• Chocolate and caramel
  • Fresh and balsamic
  • Vanilla and red fruits
  • Warm and tropical

How is Amaro Montenegro made?

The creation process of Amaro Montenegro is one of the most complex I have ever seen. To put it "simply" the Amaro consists of:

  • 40 botanicals
  • 12 Essences made from a secret selection of these botanicals
  • 6 flavor notes derived from these 12 essences
  • Plus 1 additional flavor note called "Il Premio"
  • Sugar, water, and alcohol

Producing Amaro Montenegro requires boiling, macerating, and distilling. The steps to make Amaro Montenegro are:

  1. Maceration: Mincing and cooking the ingredients to release their full aroma. After that, the botanicals get macerated in an alcoholic solution for about 20 to 30 days. 
  2. Distillation: The results are various extracts of our botanicals which get distilled to create the heart of the herbal liqueur. 
  3. Creating the flavor notes: At the end of the distillation, there are 12 mother essences left. By carefully mixing and blending those 12 essences, the Master Herbalist creates the six tasting notes of Amaro Montenegro.
  4. Blending: The six tasting notes are blended and married by adding water, sugar, and alcohol before the final ingredient - Il Premio.
  5. The final touch: The final ingredient is the true core of Amaro Montenegro. The name of it is "Il Premio", and it's the fundamental component of the secret recipe. The flavor of the Premio note is so intense that a single drop is enough to define the taste of one full bottle of Amaro Montenegro. So one liter of Premio is enough for 15,000 bottles.

How to drink it?

The best way to drink Amaro Montenegro is on ice and served with a fresh orange slice. This way you can best enjoy the delicate flavors of the liqueur. That is also the most common way to serve the Amaro in Italy, typically after a scrumptious meal.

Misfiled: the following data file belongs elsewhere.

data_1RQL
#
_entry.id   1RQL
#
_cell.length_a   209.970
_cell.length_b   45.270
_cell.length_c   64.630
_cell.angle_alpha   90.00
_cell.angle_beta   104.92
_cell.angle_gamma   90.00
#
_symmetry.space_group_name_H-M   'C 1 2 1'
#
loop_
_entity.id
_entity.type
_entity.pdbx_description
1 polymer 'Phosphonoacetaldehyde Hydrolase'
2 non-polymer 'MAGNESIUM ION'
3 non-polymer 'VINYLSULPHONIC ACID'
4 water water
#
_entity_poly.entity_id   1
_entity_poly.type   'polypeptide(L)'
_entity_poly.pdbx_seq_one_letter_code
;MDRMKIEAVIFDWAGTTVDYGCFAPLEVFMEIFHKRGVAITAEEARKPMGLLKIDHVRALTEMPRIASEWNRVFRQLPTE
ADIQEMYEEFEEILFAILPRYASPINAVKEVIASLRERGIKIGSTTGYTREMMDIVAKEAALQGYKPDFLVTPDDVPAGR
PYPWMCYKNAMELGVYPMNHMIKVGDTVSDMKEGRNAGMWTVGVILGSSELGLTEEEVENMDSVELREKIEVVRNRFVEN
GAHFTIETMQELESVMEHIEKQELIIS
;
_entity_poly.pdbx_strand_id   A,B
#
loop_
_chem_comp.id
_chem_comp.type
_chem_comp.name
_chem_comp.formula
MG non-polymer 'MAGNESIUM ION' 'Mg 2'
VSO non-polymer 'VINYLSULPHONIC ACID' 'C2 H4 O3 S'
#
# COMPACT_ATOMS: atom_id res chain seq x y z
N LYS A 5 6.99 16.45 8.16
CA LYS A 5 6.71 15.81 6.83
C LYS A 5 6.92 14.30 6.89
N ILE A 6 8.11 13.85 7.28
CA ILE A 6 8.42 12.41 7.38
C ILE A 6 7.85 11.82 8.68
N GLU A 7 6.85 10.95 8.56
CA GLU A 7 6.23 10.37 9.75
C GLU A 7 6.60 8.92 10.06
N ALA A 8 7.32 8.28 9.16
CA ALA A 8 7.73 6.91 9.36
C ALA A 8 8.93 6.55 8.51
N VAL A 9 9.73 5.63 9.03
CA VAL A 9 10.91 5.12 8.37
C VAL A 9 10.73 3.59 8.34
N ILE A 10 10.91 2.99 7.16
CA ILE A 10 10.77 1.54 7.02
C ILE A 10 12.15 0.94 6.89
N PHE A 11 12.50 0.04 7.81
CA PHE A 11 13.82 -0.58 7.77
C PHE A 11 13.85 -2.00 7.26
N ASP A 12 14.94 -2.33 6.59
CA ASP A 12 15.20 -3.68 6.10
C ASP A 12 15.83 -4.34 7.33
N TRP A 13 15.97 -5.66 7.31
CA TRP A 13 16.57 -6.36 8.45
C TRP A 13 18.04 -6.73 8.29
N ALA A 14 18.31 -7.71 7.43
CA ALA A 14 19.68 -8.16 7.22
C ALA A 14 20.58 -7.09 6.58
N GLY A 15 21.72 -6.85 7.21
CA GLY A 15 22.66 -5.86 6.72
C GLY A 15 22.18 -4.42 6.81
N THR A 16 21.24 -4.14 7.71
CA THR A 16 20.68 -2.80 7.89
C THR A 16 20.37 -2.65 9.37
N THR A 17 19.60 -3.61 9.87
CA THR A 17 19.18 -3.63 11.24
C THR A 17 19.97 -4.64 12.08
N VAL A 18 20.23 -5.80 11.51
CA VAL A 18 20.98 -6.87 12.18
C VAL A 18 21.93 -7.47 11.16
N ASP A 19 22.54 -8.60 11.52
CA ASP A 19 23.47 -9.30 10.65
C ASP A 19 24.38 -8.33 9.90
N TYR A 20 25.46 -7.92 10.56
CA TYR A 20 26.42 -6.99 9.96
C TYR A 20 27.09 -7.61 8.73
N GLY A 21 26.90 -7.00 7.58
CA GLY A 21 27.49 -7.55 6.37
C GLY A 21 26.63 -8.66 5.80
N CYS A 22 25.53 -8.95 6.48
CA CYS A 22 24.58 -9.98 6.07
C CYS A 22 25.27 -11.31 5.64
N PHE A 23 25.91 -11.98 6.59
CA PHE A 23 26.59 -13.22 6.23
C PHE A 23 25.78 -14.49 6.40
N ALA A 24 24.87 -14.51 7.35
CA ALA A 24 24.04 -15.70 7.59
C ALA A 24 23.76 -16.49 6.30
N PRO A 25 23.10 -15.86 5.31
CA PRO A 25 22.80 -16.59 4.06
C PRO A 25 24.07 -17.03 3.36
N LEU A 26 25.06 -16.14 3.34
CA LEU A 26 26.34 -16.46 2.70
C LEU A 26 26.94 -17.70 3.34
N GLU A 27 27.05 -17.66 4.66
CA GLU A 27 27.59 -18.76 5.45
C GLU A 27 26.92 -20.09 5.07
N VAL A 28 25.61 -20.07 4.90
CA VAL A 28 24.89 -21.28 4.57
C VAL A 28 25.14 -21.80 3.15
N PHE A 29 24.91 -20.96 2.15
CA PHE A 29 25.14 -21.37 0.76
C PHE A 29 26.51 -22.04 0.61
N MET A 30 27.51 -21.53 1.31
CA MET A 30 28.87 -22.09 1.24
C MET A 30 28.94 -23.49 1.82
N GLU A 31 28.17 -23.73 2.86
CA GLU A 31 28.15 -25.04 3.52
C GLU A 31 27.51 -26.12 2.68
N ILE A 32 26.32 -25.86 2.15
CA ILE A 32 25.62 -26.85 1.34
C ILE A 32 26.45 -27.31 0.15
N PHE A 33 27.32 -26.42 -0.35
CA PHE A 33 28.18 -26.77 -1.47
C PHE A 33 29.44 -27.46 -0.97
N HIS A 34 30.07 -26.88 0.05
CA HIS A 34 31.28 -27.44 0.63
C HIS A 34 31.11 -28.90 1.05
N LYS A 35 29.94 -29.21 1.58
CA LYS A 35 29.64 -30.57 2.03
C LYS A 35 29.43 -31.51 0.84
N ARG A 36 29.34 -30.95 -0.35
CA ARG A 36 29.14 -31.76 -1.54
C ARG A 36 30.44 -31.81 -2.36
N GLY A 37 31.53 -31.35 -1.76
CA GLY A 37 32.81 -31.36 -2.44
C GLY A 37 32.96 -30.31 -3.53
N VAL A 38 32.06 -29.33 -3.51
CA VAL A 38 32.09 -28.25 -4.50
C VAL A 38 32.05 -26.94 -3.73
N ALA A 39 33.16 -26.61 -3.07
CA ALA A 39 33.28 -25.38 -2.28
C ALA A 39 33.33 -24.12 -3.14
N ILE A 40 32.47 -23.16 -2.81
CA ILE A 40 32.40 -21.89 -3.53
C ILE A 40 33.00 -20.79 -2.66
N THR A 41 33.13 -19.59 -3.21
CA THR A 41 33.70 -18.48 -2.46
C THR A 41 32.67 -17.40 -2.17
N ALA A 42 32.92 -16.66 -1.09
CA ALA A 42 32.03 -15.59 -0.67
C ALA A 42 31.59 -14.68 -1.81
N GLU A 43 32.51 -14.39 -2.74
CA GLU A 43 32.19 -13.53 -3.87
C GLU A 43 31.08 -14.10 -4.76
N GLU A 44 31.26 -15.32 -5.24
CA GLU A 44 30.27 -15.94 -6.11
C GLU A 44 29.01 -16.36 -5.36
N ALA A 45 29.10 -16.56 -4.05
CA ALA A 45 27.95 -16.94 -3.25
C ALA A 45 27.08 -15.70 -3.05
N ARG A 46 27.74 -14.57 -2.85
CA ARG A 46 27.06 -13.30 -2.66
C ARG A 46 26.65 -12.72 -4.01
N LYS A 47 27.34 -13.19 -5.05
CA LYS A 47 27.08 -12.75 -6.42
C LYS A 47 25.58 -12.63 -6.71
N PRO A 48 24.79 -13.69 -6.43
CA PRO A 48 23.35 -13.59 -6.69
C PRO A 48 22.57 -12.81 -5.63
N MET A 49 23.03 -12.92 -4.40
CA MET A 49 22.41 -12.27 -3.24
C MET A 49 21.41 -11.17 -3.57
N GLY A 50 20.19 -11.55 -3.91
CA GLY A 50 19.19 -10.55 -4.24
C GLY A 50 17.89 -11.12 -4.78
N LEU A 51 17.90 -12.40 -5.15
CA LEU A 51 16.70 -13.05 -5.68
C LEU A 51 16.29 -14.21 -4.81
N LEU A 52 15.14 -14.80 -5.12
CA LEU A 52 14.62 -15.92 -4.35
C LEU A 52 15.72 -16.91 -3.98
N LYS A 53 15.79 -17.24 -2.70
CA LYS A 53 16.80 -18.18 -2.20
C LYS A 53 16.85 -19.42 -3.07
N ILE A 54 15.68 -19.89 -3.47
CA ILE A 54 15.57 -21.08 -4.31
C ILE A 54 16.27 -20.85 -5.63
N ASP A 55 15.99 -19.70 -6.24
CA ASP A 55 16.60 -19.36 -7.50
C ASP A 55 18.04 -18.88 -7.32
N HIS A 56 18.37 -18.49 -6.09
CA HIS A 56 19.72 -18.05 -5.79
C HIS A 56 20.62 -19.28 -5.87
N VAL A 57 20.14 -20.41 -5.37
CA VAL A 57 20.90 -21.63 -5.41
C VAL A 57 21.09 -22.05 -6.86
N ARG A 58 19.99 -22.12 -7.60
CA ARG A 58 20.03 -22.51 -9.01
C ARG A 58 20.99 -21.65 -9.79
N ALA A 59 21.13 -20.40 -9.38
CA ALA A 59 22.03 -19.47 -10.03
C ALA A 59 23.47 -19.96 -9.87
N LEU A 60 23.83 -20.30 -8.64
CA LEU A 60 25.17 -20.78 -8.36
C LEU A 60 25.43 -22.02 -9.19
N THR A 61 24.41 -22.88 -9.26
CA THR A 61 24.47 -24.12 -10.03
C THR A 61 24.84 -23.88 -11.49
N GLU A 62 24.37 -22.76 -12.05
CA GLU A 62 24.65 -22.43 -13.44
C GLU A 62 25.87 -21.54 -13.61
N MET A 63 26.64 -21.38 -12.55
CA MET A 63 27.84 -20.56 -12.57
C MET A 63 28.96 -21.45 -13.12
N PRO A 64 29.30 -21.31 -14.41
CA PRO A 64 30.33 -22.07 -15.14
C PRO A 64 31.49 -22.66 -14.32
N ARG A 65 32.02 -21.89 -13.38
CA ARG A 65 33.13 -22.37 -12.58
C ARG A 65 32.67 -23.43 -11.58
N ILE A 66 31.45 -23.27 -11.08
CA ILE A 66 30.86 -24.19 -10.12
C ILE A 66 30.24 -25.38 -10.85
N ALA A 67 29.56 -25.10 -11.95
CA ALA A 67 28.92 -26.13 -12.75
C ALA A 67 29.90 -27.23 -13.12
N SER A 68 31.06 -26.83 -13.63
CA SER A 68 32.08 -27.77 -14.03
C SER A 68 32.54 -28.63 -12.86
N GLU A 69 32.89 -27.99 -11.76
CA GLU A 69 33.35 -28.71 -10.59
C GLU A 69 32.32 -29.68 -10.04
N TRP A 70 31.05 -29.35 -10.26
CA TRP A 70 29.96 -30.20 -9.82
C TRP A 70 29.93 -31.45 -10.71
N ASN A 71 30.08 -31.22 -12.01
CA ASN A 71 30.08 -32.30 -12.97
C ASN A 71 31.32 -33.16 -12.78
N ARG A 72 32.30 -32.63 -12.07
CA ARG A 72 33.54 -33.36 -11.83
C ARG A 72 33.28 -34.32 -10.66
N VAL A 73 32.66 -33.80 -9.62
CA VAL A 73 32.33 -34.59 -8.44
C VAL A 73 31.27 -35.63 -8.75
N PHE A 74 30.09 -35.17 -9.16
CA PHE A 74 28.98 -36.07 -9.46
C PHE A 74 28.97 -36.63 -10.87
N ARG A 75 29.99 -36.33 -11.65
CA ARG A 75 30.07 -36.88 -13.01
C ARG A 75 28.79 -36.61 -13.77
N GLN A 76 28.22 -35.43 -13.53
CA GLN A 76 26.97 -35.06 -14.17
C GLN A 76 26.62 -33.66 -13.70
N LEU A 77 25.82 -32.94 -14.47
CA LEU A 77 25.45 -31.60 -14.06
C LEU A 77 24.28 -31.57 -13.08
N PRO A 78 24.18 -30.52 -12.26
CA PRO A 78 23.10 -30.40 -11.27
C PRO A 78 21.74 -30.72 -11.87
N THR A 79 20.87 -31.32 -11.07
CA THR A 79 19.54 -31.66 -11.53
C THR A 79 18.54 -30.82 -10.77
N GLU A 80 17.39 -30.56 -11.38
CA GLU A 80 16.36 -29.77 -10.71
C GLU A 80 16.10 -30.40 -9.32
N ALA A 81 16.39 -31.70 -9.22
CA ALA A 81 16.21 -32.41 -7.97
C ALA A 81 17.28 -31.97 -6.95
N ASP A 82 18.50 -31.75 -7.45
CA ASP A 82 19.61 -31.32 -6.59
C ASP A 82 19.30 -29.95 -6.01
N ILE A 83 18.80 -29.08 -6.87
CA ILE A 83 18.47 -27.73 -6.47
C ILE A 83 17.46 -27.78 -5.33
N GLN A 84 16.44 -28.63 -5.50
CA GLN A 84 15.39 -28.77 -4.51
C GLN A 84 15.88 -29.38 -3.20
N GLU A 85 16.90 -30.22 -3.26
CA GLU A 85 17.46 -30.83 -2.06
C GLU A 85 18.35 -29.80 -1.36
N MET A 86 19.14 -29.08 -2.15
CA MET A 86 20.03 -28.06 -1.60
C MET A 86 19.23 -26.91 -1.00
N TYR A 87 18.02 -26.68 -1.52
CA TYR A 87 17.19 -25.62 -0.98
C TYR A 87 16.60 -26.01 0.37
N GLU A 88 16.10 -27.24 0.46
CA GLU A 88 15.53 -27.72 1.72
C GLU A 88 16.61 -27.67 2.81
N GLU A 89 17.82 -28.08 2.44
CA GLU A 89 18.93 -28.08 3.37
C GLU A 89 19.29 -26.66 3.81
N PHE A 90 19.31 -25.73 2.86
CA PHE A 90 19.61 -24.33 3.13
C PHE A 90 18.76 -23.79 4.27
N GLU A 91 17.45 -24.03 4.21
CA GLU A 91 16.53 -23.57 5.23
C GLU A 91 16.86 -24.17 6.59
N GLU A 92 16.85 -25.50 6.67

But Amaro Montenegro also blends perfectly with other ingredients in mixed cocktails. It adds a subtle bitter note along with an intensely complex flavor profile. It works excellently as a substitute for Amaro Nonino in a Paper Plane cocktail, but also as an ingredient in many other recipes.

Amaro Montenegro in cocktails

Amaro Montenegro is a versatile liqueur that works in a variety of cocktails. Depending on the recipe and proportions, it adds sweetness, bitterness, or herbal complexity. Here are some excellent cocktails to make with this Amaro.


The herbal liqueur was established in 1885 by distiller Stanislao Cobianchi. The influential Italian poet Gabriele D'Annunzio, a journalist and aristocrat, once called it the "liquor of virtues."

To find the perfect ingredients for his masterpiece, Cobianchi traveled across four continents. And during these travels, he collected all kinds of flowers, roots, leaves, citrus peels, woods, rinds, barks, seeds, stems, and fruits.

Cobianchi, being the master herbalist he was, extracted the essence of his ingredients in a meticulous multi-step process. 

This process has been handed down from generation to generation and is still applied today. And the production is still overseen by a master herbalist whose responsibility is to ensure consistent top quality.


The complex Amaro liqueur of amber color is a bartender's favorite for a reason. It has the typical herbal complexity of amaro liqueurs but with a less intense bitter note. Instead, the flavors are extremely well-balanced due to the intricate production process.